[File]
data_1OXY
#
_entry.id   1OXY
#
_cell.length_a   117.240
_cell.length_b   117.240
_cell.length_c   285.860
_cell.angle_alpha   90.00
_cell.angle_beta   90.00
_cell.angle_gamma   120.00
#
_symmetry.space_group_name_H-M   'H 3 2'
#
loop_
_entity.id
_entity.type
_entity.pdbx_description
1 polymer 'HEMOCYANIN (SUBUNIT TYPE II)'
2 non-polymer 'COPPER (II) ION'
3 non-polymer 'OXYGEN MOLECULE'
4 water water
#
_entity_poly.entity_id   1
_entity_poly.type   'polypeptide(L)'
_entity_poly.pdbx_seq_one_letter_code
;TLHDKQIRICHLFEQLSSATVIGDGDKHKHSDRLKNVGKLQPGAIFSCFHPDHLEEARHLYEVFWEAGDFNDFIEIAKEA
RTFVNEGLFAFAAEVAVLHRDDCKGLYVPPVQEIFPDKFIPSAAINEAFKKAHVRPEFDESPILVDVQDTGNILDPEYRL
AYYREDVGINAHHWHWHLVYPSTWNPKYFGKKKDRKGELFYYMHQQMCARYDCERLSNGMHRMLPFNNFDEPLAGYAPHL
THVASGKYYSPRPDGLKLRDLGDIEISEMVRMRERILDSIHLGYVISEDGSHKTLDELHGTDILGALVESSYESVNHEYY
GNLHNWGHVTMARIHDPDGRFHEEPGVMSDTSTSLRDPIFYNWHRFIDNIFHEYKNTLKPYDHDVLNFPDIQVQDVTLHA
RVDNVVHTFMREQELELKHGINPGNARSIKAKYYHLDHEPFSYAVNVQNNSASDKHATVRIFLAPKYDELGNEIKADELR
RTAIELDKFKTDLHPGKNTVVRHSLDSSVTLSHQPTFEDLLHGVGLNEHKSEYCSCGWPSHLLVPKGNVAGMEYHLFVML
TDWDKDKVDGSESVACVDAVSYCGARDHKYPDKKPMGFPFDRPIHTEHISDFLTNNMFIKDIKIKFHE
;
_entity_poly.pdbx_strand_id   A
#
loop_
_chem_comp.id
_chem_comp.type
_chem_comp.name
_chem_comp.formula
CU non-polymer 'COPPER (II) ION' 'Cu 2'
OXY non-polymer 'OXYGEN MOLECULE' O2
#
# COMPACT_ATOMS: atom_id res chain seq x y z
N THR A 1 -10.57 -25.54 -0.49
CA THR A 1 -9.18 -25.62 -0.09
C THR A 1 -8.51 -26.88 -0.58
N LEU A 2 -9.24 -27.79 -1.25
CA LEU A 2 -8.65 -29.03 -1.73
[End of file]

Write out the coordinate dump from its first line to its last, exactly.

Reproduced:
data_1OXY
#
_entry.id   1OXY
#
_cell.length_a   117.240
_cell.length_b   117.240
_cell.length_c   285.860
_cell.angle_alpha   90.00
_cell.angle_beta   90.00
_cell.angle_gamma   120.00
#
_symmetry.space_group_name_H-M   'H 3 2'
#
loop_
_entity.id
_entity.type
_entity.pdbx_description
1 polymer 'HEMOCYANIN (SUBUNIT TYPE II)'
2 non-polymer 'COPPER (II) ION'
3 non-polymer 'OXYGEN MOLECULE'
4 water water
#
_entity_poly.entity_id   1
_entity_poly.type   'polypeptide(L)'
_entity_poly.pdbx_seq_one_letter_code
;TLHDKQIRICHLFEQLSSATVIGDGDKHKHSDRLKNVGKLQPGAIFSCFHPDHLEEARHLYEVFWEAGDFNDFIEIAKEA
RTFVNEGLFAFAAEVAVLHRDDCKGLYVPPVQEIFPDKFIPSAAINEAFKKAHVRPEFDESPILVDVQDTGNILDPEYRL
AYYREDVGINAHHWHWHLVYPSTWNPKYFGKKKDRKGELFYYMHQQMCARYDCERLSNGMHRMLPFNNFDEPLAGYAPHL
THVASGKYYSPRPDGLKLRDLGDIEISEMVRMRERILDSIHLGYVISEDGSHKTLDELHGTDILGALVESSYESVNHEYY
GNLHNWGHVTMARIHDPDGRFHEEPGVMSDTSTSLRDPIFYNWHRFIDNIFHEYKNTLKPYDHDVLNFPDIQVQDVTLHA
RVDNVVHTFMREQELELKHGINPGNARSIKAKYYHLDHEPFSYAVNVQNNSASDKHATVRIFLAPKYDELGNEIKADELR
RTAIELDKFKTDLHPGKNTVVRHSLDSSVTLSHQPTFEDLLHGVGLNEHKSEYCSCGWPSHLLVPKGNVAGMEYHLFVML
TDWDKDKVDGSESVACVDAVSYCGARDHKYPDKKPMGFPFDRPIHTEHISDFLTNNMFIKDIKIKFHE
;
_entity_poly.pdbx_strand_id   A
#
loop_
_chem_comp.id
_chem_comp.type
_chem_comp.name
_chem_comp.formula
CU non-polymer 'COPPER (II) ION' 'Cu 2'
OXY non-polymer 'OXYGEN MOLECULE' O2
#
# COMPACT_ATOMS: atom_id res chain seq x y z
N THR A 1 -10.57 -25.54 -0.49
CA THR A 1 -9.18 -25.62 -0.09
C THR A 1 -8.51 -26.88 -0.58
N LEU A 2 -9.24 -27.79 -1.25
CA LEU A 2 -8.65 -29.03 -1.73